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iPhone renderings showing smaller dock connector and relocated headphone jack  (Source: gottabemobile.com)
The next-generation iPhone will have a 19-pin connector port instead of the usual 30-pin port

While many have speculated that the next-generation iPhone will have a smaller dock connector, it has finally been confirmed that the standard 30-pin port will be no more.

According to Reuters, which spoke with two sources close to the matter, the next iPhone's dock connector will shrink from a 30-pin connector port to a 19-pin port.

After using a 30-pin port for so many years (and for so many devices), why change now? Two reasons: a smaller port means smaller gadgets, and new opportunities for (read: money) for new accessories.

With a smaller dock connector, Apple can use create completely new product designs because it eliminates some of the 21 mm of space the 30-pin port uses. It could focus on making smaller devices while leaving more room for internal batteries.

The new dock connector also means that old 30-pin accessories like speakers and power chargers are no longer compatible with the new iPhone. Furthermore, this means that those who buy the new iPhone will have to buy entirely new accessories (like the speakers) instead of being able to recycle them from iPhone to new iPhone.

However, it was rumored that Apple may offer an adapter for those who want to upgrade to the new iPhone, but can't afford to replace all of their accessories.

According to Reuters' two sources, the main reason behind the shrinkage of the dock connector is to make room for the relocated headphone jack.

Lots of new iPhone rumors have been circulating lately, such as videos showing the unibody casing and leaked photos presenting the longer screen and metal backplates. These leaks confirmed a few new iPhone specs, such as the relocated headphone jack and metal antenna molded into the backplates.

Source: Reuters



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RE: Finally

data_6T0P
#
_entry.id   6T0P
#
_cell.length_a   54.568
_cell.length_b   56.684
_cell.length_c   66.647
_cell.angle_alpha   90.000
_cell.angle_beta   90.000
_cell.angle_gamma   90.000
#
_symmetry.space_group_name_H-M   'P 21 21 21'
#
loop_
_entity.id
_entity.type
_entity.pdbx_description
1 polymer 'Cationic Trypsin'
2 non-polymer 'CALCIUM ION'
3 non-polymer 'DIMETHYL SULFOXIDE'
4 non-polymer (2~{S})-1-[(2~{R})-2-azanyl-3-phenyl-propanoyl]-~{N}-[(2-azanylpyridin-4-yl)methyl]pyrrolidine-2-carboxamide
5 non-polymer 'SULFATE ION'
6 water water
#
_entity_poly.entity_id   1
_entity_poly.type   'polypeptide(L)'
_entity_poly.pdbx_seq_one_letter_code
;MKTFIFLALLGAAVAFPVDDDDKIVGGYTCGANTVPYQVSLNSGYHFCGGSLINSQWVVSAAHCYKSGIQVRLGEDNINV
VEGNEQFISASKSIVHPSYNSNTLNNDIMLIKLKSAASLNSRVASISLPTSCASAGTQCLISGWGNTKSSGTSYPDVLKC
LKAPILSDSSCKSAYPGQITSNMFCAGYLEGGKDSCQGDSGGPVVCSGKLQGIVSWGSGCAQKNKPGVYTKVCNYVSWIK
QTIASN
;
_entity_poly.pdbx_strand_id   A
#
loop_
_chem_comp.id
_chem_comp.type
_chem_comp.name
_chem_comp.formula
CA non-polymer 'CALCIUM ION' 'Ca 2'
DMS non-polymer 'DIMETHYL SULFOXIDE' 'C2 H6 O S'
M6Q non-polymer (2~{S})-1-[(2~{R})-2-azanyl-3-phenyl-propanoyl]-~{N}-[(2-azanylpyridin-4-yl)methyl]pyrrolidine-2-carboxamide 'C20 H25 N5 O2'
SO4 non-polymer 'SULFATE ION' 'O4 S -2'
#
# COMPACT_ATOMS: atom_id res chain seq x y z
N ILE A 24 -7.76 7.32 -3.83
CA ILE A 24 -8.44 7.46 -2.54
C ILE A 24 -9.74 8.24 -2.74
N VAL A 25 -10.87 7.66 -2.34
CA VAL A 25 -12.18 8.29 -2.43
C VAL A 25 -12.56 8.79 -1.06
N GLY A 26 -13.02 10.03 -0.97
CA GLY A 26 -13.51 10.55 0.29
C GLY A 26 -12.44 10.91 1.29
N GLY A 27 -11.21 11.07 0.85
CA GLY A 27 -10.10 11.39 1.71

By Argon18 on 7/23/2012 12:33:29 PM , Rating: 2
Apple's abandonment of firewire is a shame. Firewire is so much faster than USB2, and it provides 3x the bus power for charging or powering devices. Also it operates in DMA mode (just like SATA, PATA, SAS, SCSI) instead of USB's old slow PIO mode. Firewire is really superior to USB in every way. Too bad intel is spending $Billions to force USB on everyone.


RE: Finally
By Guspaz on 7/23/2012 12:53:22 PM , Rating: 2
Firewire is dead. The spec for 3.2 Gbps firewire was announced five years ago, but not a single product has shipped with it. Meanwhile, USB 3 has seen wide deployment with a speed of 5 Gbps, far in excess than any of the Firewire 800 devices shipping, while Thunderbolt bumps that up to 40 Gbps per cable (typically arranged as two bi-directional 10 Gbps channels).

The only advantage Firewire has is the power that can be supplied, but in practice it provides less than Thunderbolt.


RE: Finally
By kingmotley on 7/23/2012 1:13:45 PM , Rating: 2
Every way except for 3 I suppose.
1) Firewire never really took off except for a in a few specialized markets, while USB is everywhere.
2) Firewire 800 (or even the rare S3200) isn't faster than USB 3.0.
3) Firewire is dead, while USB 3.0 is not.


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